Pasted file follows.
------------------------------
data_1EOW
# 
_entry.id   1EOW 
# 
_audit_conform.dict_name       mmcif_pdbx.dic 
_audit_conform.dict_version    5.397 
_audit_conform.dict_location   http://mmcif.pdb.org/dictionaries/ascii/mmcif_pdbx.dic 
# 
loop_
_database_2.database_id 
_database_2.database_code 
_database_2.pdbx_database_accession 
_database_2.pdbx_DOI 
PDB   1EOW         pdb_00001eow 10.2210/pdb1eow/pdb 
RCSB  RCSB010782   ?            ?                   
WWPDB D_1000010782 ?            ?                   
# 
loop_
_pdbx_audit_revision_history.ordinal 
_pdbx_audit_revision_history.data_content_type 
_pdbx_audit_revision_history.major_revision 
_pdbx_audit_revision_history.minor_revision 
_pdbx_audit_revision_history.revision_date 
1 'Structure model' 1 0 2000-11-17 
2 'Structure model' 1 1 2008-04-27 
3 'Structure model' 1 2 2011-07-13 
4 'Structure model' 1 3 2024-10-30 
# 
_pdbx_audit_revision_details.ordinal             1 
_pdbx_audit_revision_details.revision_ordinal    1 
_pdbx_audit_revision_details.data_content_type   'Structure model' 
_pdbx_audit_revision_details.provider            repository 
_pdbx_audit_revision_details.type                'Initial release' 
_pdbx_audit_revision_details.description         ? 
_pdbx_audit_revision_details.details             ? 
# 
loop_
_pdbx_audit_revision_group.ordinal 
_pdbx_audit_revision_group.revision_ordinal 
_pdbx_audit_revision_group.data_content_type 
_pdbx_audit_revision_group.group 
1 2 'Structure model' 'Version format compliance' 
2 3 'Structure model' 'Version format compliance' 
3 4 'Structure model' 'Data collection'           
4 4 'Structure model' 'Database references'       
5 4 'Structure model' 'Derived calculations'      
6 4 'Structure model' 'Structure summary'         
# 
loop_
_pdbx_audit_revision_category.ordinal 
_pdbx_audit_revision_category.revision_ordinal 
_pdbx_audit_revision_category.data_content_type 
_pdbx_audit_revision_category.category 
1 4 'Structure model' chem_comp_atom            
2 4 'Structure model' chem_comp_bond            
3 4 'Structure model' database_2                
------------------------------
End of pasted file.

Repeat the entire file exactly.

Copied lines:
data_1EOW
# 
_entry.id   1EOW 
# 
_audit_conform.dict_name       mmcif_pdbx.dic 
_audit_conform.dict_version    5.397 
_audit_conform.dict_location   http://mmcif.pdb.org/dictionaries/ascii/mmcif_pdbx.dic 
# 
loop_
_database_2.database_id 
_database_2.database_code 
_database_2.pdbx_database_accession 
_database_2.pdbx_DOI 
PDB   1EOW         pdb_00001eow 10.2210/pdb1eow/pdb 
RCSB  RCSB010782   ?            ?                   
WWPDB D_1000010782 ?            ?                   
# 
loop_
_pdbx_audit_revision_history.ordinal 
_pdbx_audit_revision_history.data_content_type 
_pdbx_audit_revision_history.major_revision 
_pdbx_audit_revision_history.minor_revision 
_pdbx_audit_revision_history.revision_date 
1 'Structure model' 1 0 2000-11-17 
2 'Structure model' 1 1 2008-04-27 
3 'Structure model' 1 2 2011-07-13 
4 'Structure model' 1 3 2024-10-30 
# 
_pdbx_audit_revision_details.ordinal             1 
_pdbx_audit_revision_details.revision_ordinal    1 
_pdbx_audit_revision_details.data_content_type   'Structure model' 
_pdbx_audit_revision_details.provider            repository 
_pdbx_audit_revision_details.type                'Initial release' 
_pdbx_audit_revision_details.description         ? 
_pdbx_audit_revision_details.details             ? 
# 
loop_
_pdbx_audit_revision_group.ordinal 
_pdbx_audit_revision_group.revision_ordinal 
_pdbx_audit_revision_group.data_content_type 
_pdbx_audit_revision_group.group 
1 2 'Structure model' 'Version format compliance' 
2 3 'Structure model' 'Version format compliance' 
3 4 'Structure model' 'Data collection'           
4 4 'Structure model' 'Database references'       
5 4 'Structure model' 'Derived calculations'      
6 4 'Structure model' 'Structure summary'         
# 
loop_
_pdbx_audit_revision_category.ordinal 
_pdbx_audit_revision_category.revision_ordinal 
_pdbx_audit_revision_category.data_content_type 
_pdbx_audit_revision_category.category 
1 4 'Structure model' chem_comp_atom            
2 4 'Structure model' chem_comp_bond            
3 4 'Structure model' database_2                